During this era of the just introduced “AT” chip, the Intel 80286, I had screwed up my right knee so badly that I was stuck in bed for nearly a year.  I was able to procure an AT level PC and I wrote a ton of software.  Though I generally don’t like to write computer code I needed something to keep me occupied and productive.  A friend gave me a copy of a compiler for the computer language “BASIC.”  Compilers are specialized programs that take the computer code that you have written in a word processor and turns it into machine language, those ones and zeros that only computer processors understand.

In these days, I came up with the concept of an “applications generator.”  With the coming of the personal computer, two general families of software developed.  There was “vertical” software.  This would be software that was specifically designed for a certain application (business).  A software developer would write a vertical application that supplied all necessary software to run a Safeway style supermarket.  There would be vertical software for dry cleaners, plumbing supply stores, car parts, loan appraisers, civil engineers, auto dealerships, etc., etc., etc.  Actually, this was just a down sized version of what computer companies had been providing for years on their mainframes and minicomputers.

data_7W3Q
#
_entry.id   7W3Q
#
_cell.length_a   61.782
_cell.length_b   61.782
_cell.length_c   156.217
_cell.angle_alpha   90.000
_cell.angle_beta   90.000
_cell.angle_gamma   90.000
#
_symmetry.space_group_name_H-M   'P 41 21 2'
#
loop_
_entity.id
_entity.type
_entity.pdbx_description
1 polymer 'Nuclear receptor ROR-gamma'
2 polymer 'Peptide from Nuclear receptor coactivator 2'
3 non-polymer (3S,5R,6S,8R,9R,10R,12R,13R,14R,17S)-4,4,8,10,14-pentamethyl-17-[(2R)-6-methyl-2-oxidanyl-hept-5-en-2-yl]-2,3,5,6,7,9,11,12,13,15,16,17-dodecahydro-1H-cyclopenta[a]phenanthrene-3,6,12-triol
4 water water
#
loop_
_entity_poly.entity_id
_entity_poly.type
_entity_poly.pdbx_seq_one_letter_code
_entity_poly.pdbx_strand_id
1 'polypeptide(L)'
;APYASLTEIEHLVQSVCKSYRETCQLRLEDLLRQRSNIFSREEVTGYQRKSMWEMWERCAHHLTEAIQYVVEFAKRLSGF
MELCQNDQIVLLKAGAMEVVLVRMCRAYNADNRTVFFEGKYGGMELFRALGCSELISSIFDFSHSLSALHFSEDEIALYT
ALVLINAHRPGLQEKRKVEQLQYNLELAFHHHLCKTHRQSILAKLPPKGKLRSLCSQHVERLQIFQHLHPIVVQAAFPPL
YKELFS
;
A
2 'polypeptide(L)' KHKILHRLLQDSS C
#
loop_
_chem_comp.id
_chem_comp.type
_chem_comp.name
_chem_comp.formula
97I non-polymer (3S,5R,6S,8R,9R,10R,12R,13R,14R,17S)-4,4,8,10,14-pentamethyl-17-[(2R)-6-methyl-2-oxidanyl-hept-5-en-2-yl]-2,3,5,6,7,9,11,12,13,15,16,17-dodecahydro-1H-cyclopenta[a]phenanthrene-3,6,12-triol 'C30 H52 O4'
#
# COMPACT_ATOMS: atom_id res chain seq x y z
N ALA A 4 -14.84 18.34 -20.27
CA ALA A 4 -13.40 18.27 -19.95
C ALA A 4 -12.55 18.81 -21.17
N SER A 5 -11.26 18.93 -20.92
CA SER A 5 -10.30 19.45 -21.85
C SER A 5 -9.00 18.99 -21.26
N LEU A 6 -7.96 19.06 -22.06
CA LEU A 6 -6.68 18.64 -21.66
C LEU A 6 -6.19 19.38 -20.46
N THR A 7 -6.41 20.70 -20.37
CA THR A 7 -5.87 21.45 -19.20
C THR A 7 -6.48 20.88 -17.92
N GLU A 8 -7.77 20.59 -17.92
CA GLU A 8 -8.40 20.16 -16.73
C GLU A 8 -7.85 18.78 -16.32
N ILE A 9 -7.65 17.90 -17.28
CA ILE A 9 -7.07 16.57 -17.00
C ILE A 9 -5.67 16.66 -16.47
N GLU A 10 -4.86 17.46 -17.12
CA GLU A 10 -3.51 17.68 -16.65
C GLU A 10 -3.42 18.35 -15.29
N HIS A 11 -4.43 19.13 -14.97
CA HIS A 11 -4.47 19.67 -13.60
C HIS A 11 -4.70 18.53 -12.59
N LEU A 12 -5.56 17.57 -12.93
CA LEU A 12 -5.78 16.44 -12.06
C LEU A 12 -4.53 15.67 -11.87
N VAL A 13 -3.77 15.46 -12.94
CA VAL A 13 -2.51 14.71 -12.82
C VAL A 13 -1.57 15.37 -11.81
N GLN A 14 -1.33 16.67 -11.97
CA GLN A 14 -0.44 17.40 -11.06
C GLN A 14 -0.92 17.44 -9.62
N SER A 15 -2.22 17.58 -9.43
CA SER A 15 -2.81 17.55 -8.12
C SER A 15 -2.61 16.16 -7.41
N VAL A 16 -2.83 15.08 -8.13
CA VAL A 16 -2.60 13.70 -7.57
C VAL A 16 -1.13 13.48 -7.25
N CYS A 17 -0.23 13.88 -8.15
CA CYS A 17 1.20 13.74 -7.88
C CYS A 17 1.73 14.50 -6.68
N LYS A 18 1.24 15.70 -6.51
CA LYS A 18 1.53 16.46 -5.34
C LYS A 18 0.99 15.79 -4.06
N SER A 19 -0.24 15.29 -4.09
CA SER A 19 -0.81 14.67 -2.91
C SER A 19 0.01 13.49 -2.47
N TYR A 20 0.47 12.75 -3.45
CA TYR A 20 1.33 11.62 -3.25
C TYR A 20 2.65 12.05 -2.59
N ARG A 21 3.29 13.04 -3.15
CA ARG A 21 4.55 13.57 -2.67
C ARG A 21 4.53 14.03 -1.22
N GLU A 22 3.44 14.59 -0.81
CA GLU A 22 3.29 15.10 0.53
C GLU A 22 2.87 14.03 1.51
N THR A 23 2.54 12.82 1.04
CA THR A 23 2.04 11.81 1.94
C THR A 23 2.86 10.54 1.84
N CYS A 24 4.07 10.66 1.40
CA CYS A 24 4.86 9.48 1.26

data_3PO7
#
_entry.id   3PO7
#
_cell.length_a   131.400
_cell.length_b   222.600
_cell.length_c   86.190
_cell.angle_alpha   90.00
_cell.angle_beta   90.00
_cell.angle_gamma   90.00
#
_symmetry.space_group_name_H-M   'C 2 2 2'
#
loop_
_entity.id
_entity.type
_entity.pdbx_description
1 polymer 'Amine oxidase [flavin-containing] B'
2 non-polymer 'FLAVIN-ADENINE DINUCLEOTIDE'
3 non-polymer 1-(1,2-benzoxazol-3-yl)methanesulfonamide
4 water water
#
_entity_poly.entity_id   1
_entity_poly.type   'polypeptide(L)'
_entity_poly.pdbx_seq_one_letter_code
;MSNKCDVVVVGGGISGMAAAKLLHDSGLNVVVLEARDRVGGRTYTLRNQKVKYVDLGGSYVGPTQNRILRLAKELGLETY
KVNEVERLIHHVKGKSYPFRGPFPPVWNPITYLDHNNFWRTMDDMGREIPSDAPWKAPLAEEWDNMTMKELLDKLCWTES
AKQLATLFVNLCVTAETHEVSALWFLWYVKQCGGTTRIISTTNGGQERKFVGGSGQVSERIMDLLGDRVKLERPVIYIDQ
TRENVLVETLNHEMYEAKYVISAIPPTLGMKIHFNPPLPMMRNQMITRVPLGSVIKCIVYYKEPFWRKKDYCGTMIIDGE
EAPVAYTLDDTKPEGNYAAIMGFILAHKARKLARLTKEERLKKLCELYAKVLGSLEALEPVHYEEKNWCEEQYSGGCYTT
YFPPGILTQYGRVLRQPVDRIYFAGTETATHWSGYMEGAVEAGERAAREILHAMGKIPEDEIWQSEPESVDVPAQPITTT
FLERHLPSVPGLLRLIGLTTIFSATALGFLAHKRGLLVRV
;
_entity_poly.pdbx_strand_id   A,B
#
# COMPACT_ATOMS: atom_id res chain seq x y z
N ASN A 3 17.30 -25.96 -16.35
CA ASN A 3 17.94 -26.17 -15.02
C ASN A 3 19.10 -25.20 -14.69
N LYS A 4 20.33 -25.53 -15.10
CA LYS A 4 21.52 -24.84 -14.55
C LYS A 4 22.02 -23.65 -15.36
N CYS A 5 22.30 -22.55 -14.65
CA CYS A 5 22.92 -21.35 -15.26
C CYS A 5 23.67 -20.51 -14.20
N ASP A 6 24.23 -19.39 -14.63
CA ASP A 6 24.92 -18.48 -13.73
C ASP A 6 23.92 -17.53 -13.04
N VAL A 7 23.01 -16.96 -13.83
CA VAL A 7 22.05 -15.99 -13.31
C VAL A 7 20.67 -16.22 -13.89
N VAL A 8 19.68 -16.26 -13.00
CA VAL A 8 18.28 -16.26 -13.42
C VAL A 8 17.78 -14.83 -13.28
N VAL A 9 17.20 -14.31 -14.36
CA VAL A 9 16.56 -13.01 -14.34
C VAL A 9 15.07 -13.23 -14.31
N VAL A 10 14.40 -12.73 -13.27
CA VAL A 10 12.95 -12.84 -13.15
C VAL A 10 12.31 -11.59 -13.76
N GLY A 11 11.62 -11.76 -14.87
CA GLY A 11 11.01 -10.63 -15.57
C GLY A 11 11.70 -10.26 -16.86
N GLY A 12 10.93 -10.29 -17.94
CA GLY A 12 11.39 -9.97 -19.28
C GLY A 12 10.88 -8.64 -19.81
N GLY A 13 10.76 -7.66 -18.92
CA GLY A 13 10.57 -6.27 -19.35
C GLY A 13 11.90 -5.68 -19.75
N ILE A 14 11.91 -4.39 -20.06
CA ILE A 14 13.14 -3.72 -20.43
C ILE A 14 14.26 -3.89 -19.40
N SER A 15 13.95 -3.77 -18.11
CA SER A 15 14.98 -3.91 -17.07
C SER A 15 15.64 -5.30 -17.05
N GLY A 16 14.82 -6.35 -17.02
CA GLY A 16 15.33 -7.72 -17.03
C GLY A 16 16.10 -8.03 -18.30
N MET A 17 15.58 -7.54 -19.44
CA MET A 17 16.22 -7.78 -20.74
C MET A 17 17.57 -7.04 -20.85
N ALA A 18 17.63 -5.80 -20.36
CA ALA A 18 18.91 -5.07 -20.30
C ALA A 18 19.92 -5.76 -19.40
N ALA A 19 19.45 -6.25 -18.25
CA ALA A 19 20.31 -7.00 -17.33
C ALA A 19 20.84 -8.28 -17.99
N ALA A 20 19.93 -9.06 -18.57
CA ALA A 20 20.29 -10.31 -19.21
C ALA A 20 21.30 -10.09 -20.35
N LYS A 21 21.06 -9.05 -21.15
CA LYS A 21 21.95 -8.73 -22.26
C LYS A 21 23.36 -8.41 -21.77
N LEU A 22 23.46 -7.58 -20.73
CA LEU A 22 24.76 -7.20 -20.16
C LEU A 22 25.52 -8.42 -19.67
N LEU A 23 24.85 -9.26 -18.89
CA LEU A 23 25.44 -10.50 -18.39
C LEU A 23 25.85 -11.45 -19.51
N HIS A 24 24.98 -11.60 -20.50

Along comes the PC.  Now, “horizontal” software comes on the scene.  This is generalized software for the new personal computer user.  This sort of software would be like a generic word processor or spread sheet.  In these days there were products that kids today have never even heard of, like Wordstar (word processing), VisiCalc and Lotus 1-2-3 (early spread sheets) and Sidekick (personal information management).  While the internet was existent and in use by the military, universities and high end technology companies, it was very complex and unusable by the layman, being based in the esoteric UNIX operating system developed by Bell Labs.  Lay users would have to wait for the advent of the World Wide Web, about ten more years in the future, to comfortably use the internet.

The problem with vertical software is that it is very expensive.  It will give you all the software tools to run your particular business, but the guy who wrote the software has to get paid for all the homework he had to do to learn about your business.  His business isn’t yours, his is software.  He invested a lot of time and work to give you a good software package for your business.  The better the package is, the more work it took and the more it is going to cost.

The problem with horizontal software is that is is cheap but you have to learn about it.  You have to learn what it can and cannot do, then use it to help in your business.  This can be a long, frustrating and incomplete application of technology to your particular operation.  But, it is very cheap compared to vertical software packages.